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Alabama State University’s 148-year history is a legacy of perseverance, progress and promise. The ASU movement began with the impetus to establish a school for black Alabamians. The Civil War resulted in not only the end of slavery, but also in the opportunity for blacks to have the right to education. With the Northern victory, black Southerners, with the assistance of Northern white missionaries and the leaders of African-American churches, set out to establish educational institutions for the freedmen. ASU was born in that movement.
ASU is the global entity it is today because of the fortitude of nine freed slaves from Marion, Ala., who sought to build a school for African-Americans previously denied the right to an education. The foresight of these men, now remembered as the “Marion Nine,” created what is now known as Alabama State University.
The Marion Nine included Joey P. Pinch, Thomas Speed, Nicholas Dale, James Childs, Thomas Lee, John Freeman, Nathan Levert, David Harris and Alexander H. Curtis. These co-founders and original trustees, with assistance from Marion community members, raised $500 for land, and on July 18, 1867, filed incorporation papers to establish the Lincoln Normal School at Marion.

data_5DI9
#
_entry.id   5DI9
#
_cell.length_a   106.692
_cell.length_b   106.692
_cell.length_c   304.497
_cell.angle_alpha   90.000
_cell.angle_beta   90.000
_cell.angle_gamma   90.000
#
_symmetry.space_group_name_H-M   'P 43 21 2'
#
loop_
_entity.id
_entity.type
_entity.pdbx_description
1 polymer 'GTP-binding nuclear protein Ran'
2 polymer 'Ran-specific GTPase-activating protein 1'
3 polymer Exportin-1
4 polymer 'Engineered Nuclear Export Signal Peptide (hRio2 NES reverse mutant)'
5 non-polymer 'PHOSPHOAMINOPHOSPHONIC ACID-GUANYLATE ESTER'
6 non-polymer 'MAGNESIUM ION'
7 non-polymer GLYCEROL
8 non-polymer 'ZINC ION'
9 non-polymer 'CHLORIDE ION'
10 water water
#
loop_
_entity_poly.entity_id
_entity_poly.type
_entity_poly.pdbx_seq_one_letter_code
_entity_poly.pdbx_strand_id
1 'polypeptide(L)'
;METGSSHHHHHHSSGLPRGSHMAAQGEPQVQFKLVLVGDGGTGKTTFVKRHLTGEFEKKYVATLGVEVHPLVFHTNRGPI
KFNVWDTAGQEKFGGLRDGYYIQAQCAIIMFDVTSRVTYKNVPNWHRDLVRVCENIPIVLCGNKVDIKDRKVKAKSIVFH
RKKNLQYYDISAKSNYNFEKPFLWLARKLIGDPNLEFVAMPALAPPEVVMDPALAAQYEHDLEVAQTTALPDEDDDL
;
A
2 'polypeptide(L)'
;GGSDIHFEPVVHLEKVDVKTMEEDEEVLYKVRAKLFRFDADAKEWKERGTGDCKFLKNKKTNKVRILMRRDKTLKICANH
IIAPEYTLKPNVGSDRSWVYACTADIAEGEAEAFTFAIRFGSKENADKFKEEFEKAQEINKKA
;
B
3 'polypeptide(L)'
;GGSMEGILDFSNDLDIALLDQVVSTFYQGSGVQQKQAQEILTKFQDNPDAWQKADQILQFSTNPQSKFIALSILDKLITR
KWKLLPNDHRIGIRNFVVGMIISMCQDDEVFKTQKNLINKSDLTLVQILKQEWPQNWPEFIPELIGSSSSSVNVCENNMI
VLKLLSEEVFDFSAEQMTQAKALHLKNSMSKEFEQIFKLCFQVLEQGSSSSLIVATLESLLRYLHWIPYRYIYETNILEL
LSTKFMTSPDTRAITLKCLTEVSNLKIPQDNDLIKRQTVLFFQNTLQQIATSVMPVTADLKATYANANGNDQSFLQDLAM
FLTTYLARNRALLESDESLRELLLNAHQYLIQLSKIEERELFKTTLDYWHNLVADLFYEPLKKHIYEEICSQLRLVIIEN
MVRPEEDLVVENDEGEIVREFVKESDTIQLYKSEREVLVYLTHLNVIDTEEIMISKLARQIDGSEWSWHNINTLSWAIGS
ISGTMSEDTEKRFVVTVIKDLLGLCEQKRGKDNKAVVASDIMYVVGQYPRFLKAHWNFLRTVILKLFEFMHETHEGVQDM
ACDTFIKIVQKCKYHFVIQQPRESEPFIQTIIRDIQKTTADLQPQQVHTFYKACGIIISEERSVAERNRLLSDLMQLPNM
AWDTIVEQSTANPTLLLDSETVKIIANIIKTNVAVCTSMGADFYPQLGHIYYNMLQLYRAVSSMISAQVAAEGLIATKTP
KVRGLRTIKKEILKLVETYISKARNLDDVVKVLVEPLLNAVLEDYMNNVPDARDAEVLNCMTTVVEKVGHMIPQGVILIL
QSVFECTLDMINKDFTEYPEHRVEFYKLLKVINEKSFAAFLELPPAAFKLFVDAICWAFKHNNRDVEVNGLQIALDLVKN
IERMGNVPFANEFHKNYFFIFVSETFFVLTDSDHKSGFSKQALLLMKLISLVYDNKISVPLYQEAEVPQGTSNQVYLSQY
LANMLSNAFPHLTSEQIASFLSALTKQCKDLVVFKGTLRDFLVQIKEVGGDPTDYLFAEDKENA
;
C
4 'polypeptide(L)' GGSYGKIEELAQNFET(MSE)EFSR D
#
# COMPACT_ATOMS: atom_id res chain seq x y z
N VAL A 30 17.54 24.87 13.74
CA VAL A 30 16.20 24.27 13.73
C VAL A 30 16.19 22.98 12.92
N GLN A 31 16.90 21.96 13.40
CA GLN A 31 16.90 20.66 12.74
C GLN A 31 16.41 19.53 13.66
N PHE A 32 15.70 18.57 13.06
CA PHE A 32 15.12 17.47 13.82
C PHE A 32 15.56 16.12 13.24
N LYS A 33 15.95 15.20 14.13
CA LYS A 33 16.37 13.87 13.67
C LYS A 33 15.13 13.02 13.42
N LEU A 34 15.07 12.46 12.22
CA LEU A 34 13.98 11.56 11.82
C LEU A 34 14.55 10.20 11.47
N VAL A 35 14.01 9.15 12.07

The Lincoln School opened its doors on November 13, 1867, with 113 students. In 1873, this predecessor of Alabama State University became the nation’s first state-sponsored liberal arts institution for the higher education of blacks, beginning ASU’s rich history as a “Teacher’s College.”